I’m not sure how, or when, but I’m reasonably confident Gotham is going to be the death of me.

Apart from the soul-rending improbability of reading other, more positive reviews, something nags about Gotham that I may finally have put a finger to: Gotham is a show that routinely, actively seeks to find the opposite of audience gratification.

Were you interested to see how its characters handle the introduction of an honest-to-goodness costumed supervillain? Here’s an armored mental patient calling himself “Zaardon the Soul Reaver” [sic], taken down in thirty seconds. Did you think Barbara’s heel-turn was a merciful end to a wayward, irretrievable character arc? Too bad, she’s a lead antagonist now, homicidally fixated on stealing back her boyfriend. Did a cave beneath Wayne Manor pique your interest with the promise of answers? Nope, smash it to bits, invent reasons to pad that mystery out another few weeks.

Gotham hates you, and itself, and grows weary of concealing that.

It’s dumb for the sake of dumb, and mean-spirited toward everything that made Gotham characters so worth exploring in the first place.

Last year, a promising pilot quickly gave way to Gotham’s biggest identity issues, attempting to tell eight or more stories on top of one another, and all in vague, tone-deaf service of an intangible plot best surmised as “Batman will be here in 20 years, insert crime before this.” To Gotham Season 2’s credit, the inaugural few episodes attempt to narrow that focus with a “Rise of the Villains” (it is, at best, unclear what separates their “Rising” from last year’s), but in doing so creates chaos merely for the sake of chaos, spotlighting villains with no discernible motivation, or justification of their presence in a given scene.

The opening moments of tonight’s premiere establish new big bad Theo Galavan (James Frain) firmly on the side of evil, later establishing a public face, and a desire to recruit Arkham escapees for a team of villains. It is at no point clear why the character has undertaken these actions, or for what goal beyond “cleansing” Gotham “with fire and blood,” and evidently a Game of Thrones DVD. On the opposite end of the spectrum, our future Catwoman appears in precisely one scene of the first two episodes this season, sitting in the background. She speaks two words. Gotham spent thousands, upon thousands of dollars for an actress, intellectual property, set designer, costumer, lighting technician and director to include this character as such.

The goggles were free, and permanently affixed to her skull.

Not to mention, its heroes haven’t exactly grown in the manner traditional character arcs should allow, between Bruce continually anxious (if too young) to take his place in the world, or Jim descending further into darkness in pursuit of a greater good. Last year took the character through shady dealings with the Penguin, regrettable moral compromises, and lies to those he’d put in harm’s way. Guess what hasn’t changed one bit, for one of Batman’s most revered, and noble supporting characters!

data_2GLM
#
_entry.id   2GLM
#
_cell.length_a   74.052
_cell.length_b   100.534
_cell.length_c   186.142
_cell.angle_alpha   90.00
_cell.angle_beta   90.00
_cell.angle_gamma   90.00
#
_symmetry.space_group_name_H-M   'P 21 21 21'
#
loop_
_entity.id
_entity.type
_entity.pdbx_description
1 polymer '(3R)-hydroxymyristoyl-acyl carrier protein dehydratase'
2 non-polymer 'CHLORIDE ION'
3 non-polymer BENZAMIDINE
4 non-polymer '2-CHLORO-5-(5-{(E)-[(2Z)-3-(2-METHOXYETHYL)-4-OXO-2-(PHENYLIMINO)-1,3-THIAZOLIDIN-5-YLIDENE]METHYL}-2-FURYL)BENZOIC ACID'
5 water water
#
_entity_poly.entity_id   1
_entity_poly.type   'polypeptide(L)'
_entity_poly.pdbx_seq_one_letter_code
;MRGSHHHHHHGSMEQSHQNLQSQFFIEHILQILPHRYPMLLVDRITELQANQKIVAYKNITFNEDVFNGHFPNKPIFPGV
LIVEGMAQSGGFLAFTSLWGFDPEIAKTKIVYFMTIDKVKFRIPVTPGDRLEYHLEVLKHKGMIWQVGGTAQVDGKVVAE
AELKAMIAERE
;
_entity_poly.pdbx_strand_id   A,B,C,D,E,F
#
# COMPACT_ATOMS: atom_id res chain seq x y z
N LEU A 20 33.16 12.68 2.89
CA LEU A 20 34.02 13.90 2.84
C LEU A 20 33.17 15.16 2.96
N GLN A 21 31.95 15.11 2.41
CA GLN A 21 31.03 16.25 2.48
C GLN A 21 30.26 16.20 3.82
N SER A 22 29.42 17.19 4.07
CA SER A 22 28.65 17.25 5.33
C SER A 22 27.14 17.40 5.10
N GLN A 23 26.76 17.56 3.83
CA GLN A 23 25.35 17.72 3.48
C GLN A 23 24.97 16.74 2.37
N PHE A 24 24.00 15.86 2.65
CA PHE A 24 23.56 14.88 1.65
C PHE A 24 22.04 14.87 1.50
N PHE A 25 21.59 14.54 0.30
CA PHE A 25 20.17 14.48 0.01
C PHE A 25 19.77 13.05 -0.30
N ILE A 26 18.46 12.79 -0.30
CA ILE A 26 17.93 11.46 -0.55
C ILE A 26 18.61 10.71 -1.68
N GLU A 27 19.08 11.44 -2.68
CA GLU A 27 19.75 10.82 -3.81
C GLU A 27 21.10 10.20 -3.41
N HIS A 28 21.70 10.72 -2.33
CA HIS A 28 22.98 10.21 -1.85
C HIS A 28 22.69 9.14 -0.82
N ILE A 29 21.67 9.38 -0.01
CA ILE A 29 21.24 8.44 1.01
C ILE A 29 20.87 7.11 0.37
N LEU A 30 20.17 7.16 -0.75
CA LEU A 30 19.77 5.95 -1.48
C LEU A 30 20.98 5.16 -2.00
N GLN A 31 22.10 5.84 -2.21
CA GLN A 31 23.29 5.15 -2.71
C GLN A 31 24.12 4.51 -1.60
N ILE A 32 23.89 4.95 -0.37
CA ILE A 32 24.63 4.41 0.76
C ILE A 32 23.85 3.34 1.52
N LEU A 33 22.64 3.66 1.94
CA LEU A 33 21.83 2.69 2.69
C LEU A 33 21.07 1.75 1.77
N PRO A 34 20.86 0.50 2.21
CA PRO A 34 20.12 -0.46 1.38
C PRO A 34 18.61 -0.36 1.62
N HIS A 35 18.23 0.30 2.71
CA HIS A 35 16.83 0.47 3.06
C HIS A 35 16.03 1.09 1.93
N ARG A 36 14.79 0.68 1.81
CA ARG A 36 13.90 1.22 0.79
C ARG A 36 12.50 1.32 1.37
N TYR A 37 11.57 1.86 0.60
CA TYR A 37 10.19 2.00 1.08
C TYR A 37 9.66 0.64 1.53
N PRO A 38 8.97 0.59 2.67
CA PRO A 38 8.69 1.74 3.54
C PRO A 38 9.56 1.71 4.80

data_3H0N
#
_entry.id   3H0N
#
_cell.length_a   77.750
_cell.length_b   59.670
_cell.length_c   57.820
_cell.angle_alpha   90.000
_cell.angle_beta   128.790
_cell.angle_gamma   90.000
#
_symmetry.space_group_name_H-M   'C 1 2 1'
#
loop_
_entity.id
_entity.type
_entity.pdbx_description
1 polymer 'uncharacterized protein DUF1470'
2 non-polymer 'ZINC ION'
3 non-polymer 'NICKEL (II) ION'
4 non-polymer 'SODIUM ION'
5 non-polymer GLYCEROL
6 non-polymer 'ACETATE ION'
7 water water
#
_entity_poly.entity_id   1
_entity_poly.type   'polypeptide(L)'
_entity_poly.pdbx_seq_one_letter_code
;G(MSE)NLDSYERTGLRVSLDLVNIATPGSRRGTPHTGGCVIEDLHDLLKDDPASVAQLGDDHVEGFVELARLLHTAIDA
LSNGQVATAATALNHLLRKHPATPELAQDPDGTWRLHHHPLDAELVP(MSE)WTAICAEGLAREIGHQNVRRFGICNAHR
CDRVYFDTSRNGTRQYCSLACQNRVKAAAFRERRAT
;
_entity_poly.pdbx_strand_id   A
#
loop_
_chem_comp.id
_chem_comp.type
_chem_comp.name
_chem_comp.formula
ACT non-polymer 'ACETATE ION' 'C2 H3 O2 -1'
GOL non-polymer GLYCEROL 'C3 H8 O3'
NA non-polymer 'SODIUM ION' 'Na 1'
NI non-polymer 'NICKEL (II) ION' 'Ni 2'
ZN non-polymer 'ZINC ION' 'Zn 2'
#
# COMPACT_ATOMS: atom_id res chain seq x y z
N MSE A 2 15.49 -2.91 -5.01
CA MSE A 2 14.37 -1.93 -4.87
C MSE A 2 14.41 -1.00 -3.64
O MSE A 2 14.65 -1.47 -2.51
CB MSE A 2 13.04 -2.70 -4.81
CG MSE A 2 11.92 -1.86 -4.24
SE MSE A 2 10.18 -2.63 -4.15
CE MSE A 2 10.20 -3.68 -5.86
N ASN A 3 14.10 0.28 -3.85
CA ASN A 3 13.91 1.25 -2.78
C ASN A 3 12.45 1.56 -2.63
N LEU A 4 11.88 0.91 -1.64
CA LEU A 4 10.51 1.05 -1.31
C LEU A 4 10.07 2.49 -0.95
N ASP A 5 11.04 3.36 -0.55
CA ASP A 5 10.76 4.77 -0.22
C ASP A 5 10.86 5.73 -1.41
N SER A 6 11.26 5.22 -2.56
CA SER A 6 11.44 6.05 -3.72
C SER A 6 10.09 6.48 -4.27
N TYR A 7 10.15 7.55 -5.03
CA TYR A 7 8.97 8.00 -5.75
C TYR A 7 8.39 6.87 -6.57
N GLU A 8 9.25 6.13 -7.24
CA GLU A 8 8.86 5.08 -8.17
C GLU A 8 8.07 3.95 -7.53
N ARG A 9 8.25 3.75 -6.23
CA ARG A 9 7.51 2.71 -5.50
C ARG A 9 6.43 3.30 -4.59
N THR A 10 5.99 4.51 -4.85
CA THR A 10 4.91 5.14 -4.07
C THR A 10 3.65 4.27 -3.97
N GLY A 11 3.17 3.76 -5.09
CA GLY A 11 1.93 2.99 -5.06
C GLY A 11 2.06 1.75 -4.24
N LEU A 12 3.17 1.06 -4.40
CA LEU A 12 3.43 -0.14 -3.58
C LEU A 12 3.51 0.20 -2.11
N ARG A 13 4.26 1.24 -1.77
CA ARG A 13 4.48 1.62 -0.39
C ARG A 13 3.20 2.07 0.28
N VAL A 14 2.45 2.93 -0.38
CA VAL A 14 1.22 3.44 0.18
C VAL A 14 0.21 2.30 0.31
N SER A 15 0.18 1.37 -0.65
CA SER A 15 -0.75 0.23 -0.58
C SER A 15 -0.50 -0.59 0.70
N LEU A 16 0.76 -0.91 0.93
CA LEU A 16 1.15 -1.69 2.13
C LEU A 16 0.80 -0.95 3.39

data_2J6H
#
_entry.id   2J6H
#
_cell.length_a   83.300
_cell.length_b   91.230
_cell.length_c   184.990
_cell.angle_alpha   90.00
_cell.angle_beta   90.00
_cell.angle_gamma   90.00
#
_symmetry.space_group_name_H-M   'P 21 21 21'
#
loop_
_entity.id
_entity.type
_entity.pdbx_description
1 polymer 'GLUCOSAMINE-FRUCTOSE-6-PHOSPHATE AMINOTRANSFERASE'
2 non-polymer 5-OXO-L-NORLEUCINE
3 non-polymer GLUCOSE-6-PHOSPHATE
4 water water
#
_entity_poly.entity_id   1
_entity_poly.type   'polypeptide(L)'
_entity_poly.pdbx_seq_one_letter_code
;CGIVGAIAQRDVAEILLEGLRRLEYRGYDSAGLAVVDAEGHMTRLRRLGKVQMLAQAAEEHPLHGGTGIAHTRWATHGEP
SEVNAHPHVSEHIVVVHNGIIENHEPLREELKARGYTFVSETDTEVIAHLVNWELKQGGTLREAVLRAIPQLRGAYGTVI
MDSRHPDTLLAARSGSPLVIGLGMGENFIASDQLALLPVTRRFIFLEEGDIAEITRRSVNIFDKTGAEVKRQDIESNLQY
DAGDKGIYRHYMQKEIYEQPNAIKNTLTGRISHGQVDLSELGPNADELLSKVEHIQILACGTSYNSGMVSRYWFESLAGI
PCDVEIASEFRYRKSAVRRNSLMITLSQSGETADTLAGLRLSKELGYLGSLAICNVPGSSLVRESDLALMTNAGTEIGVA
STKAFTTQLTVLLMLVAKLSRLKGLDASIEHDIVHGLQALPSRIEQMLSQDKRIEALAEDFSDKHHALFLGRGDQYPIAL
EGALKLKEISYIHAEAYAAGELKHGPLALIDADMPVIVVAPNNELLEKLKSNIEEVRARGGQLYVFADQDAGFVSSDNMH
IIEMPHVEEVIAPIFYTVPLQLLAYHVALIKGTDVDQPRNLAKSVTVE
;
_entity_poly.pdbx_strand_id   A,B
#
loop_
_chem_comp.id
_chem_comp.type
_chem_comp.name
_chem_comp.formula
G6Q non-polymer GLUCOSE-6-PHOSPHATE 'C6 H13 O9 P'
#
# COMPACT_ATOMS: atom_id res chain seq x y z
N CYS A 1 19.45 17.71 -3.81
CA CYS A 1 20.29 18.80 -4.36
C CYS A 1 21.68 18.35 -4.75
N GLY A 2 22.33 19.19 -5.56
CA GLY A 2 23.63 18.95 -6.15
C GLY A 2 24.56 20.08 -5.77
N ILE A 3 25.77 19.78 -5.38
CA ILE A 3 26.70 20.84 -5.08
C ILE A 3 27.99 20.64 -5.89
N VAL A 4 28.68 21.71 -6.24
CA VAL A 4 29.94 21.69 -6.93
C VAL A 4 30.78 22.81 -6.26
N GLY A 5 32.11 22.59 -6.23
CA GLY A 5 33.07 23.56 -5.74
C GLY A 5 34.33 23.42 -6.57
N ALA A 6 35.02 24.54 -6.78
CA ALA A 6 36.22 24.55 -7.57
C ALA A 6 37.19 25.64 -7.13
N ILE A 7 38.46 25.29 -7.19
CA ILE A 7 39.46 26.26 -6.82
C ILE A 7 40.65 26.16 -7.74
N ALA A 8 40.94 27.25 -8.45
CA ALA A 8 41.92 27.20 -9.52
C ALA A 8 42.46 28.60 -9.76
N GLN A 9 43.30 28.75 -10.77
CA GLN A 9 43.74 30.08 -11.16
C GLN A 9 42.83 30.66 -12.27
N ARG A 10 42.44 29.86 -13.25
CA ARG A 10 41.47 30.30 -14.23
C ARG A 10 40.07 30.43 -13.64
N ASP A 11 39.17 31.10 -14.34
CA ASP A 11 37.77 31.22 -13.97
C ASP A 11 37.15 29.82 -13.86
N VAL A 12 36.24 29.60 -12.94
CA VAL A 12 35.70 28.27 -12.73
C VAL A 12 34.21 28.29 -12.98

I recognize that not all share my disdain for Gotham, and as such, Season 2 does illuminate a few bright spots amid the chaos, particularly when characters and emotional circumstance are given time to breathe. The welcome return of Chris Chalk’s Lucius Fox adds an intriguing new dynamic to Bruce and Alfred’s outlying narrative, while the unhingements of Edward Nygma or Barbara offer Cory Michael Smith and Erin Richards’ far more opportunity to relish their characters. A number of emotional beats in the climactic second hour land as well, if only to be immediately undercut, by Cameron Monaghan’s “Not Joker But Okay Maybe Joker We Haven’t Decided if He’s Joker

“I watched ‘The Dark Knight’ once!”

In earnest, this review will likely prove the last we write of Gotham for the time being, barring any major events or notable shifts in creative direction. Gotham seems visibly to care less and less about its audience, overall direction and subject material, delivering a cartoonishly violent (and wildly ill-timed, given the topicality of police and gun violence) exaggeration of comic mentality, and lacking any of the satire to justify it. It’s dumb for the sake of dumb, and mean-spirited toward everything that made Gotham characters so worth exploring in the first place.

It is the equivalent of setting a comic bonfire, paying William Hung to inhale the smoke for an hour, and belt his own lyrics to the “Batdance.” It is a high-definition camera trained squarely on molded garbage. It is Tommy Wiseau’s one-man performance of Citizen Kane.

Enjoy.

AND ANOTHER THING …

  • Perhaps worth noting, some reviews have seen three episodes of the new season, while FOX only made two immediately available to critics.
  • An event in the coming weeks seemingly dissolves Bruce’s relationship with Alfred, and (justifiably) precipitates his immediate firing, and departure. At no point does it occur to either character that Alfred is still Bruce’s legal guardian. #Gotham
  • Has anyone else noticed a perturbing resemblance between Peter Scolari and Arnold Schwarzenegger?
  • A notable female character of color will die, and end up replaced by a white man. I suspect this will go over well.

Gotham Season 2 premieres tonight with “Damned If You Do,” airing on FOX at 8:00 P.M. May Grodd have mercy on your soul.

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